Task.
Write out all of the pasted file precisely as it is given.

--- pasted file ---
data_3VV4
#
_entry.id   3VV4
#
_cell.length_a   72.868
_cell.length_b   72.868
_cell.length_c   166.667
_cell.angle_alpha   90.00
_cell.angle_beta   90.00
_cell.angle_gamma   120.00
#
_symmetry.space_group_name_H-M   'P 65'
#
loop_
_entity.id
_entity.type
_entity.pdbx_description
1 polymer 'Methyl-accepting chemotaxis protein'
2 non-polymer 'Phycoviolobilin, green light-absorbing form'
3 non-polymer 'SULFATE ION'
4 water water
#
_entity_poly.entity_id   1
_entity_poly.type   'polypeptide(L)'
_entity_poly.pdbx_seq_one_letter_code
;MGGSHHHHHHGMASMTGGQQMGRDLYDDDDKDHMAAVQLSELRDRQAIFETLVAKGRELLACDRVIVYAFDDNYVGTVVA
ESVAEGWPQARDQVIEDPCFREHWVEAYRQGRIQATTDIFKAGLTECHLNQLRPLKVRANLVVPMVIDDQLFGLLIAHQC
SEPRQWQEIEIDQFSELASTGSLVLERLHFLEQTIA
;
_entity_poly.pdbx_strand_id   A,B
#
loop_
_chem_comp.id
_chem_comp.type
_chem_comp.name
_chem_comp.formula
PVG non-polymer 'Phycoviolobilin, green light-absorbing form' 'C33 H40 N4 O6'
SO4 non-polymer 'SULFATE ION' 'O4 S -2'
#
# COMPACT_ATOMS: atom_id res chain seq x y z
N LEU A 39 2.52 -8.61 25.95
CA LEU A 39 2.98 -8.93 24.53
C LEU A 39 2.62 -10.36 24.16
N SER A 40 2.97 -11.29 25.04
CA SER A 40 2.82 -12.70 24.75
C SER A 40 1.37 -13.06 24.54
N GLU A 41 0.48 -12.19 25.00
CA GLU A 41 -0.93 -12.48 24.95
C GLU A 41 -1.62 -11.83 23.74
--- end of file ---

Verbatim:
data_3VV4
#
_entry.id   3VV4
#
_cell.length_a   72.868
_cell.length_b   72.868
_cell.length_c   166.667
_cell.angle_alpha   90.00
_cell.angle_beta   90.00
_cell.angle_gamma   120.00
#
_symmetry.space_group_name_H-M   'P 65'
#
loop_
_entity.id
_entity.type
_entity.pdbx_description
1 polymer 'Methyl-accepting chemotaxis protein'
2 non-polymer 'Phycoviolobilin, green light-absorbing form'
3 non-polymer 'SULFATE ION'
4 water water
#
_entity_poly.entity_id   1
_entity_poly.type   'polypeptide(L)'
_entity_poly.pdbx_seq_one_letter_code
;MGGSHHHHHHGMASMTGGQQMGRDLYDDDDKDHMAAVQLSELRDRQAIFETLVAKGRELLACDRVIVYAFDDNYVGTVVA
ESVAEGWPQARDQVIEDPCFREHWVEAYRQGRIQATTDIFKAGLTECHLNQLRPLKVRANLVVPMVIDDQLFGLLIAHQC
SEPRQWQEIEIDQFSELASTGSLVLERLHFLEQTIA
;
_entity_poly.pdbx_strand_id   A,B
#
loop_
_chem_comp.id
_chem_comp.type
_chem_comp.name
_chem_comp.formula
PVG non-polymer 'Phycoviolobilin, green light-absorbing form' 'C33 H40 N4 O6'
SO4 non-polymer 'SULFATE ION' 'O4 S -2'
#
# COMPACT_ATOMS: atom_id res chain seq x y z
N LEU A 39 2.52 -8.61 25.95
CA LEU A 39 2.98 -8.93 24.53
C LEU A 39 2.62 -10.36 24.16
N SER A 40 2.97 -11.29 25.04
CA SER A 40 2.82 -12.70 24.75
C SER A 40 1.37 -13.06 24.54
N GLU A 41 0.48 -12.19 25.00
CA GLU A 41 -0.93 -12.48 24.95
C GLU A 41 -1.62 -11.83 23.74